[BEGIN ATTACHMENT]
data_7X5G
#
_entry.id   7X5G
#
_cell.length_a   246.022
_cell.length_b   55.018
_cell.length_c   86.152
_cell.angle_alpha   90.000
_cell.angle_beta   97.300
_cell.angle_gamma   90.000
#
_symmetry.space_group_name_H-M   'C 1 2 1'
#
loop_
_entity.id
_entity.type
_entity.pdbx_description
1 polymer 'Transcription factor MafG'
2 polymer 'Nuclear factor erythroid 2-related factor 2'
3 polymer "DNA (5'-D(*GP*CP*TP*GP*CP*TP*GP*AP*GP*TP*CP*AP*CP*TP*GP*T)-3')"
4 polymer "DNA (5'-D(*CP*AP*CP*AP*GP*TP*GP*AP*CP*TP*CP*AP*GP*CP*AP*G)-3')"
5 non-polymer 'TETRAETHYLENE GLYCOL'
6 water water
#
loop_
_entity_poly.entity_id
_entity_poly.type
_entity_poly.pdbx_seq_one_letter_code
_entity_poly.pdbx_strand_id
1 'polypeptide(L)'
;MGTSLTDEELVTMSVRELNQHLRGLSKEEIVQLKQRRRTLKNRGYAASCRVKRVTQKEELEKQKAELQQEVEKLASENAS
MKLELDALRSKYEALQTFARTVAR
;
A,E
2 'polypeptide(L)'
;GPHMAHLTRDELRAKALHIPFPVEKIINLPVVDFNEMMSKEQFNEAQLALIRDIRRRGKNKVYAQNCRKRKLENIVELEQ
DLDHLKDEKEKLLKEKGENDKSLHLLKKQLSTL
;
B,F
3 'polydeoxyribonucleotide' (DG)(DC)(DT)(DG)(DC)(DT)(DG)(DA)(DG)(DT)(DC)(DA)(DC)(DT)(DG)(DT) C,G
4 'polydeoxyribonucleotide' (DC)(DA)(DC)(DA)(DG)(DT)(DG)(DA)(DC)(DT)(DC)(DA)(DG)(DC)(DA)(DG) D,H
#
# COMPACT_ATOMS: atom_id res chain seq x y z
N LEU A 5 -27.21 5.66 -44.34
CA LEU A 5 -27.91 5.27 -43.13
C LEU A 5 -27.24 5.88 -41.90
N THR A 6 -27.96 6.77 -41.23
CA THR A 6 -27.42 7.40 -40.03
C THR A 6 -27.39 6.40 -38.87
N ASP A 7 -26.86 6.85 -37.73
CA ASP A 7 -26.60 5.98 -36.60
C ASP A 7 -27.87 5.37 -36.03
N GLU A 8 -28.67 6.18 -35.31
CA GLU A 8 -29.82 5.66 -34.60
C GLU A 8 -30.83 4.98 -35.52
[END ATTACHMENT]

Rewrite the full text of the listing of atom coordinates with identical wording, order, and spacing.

data_7X5G
#
_entry.id   7X5G
#
_cell.length_a   246.022
_cell.length_b   55.018
_cell.length_c   86.152
_cell.angle_alpha   90.000
_cell.angle_beta   97.300
_cell.angle_gamma   90.000
#
_symmetry.space_group_name_H-M   'C 1 2 1'
#
loop_
_entity.id
_entity.type
_entity.pdbx_description
1 polymer 'Transcription factor MafG'
2 polymer 'Nuclear factor erythroid 2-related factor 2'
3 polymer "DNA (5'-D(*GP*CP*TP*GP*CP*TP*GP*AP*GP*TP*CP*AP*CP*TP*GP*T)-3')"
4 polymer "DNA (5'-D(*CP*AP*CP*AP*GP*TP*GP*AP*CP*TP*CP*AP*GP*CP*AP*G)-3')"
5 non-polymer 'TETRAETHYLENE GLYCOL'
6 water water
#
loop_
_entity_poly.entity_id
_entity_poly.type
_entity_poly.pdbx_seq_one_letter_code
_entity_poly.pdbx_strand_id
1 'polypeptide(L)'
;MGTSLTDEELVTMSVRELNQHLRGLSKEEIVQLKQRRRTLKNRGYAASCRVKRVTQKEELEKQKAELQQEVEKLASENAS
MKLELDALRSKYEALQTFARTVAR
;
A,E
2 'polypeptide(L)'
;GPHMAHLTRDELRAKALHIPFPVEKIINLPVVDFNEMMSKEQFNEAQLALIRDIRRRGKNKVYAQNCRKRKLENIVELEQ
DLDHLKDEKEKLLKEKGENDKSLHLLKKQLSTL
;
B,F
3 'polydeoxyribonucleotide' (DG)(DC)(DT)(DG)(DC)(DT)(DG)(DA)(DG)(DT)(DC)(DA)(DC)(DT)(DG)(DT) C,G
4 'polydeoxyribonucleotide' (DC)(DA)(DC)(DA)(DG)(DT)(DG)(DA)(DC)(DT)(DC)(DA)(DG)(DC)(DA)(DG) D,H
#
# COMPACT_ATOMS: atom_id res chain seq x y z
N LEU A 5 -27.21 5.66 -44.34
CA LEU A 5 -27.91 5.27 -43.13
C LEU A 5 -27.24 5.88 -41.90
N THR A 6 -27.96 6.77 -41.23
CA THR A 6 -27.42 7.40 -40.03
C THR A 6 -27.39 6.40 -38.87
N ASP A 7 -26.86 6.85 -37.73
CA ASP A 7 -26.60 5.98 -36.60
C ASP A 7 -27.87 5.37 -36.03
N GLU A 8 -28.67 6.18 -35.31
CA GLU A 8 -29.82 5.66 -34.60
C GLU A 8 -30.83 4.98 -35.52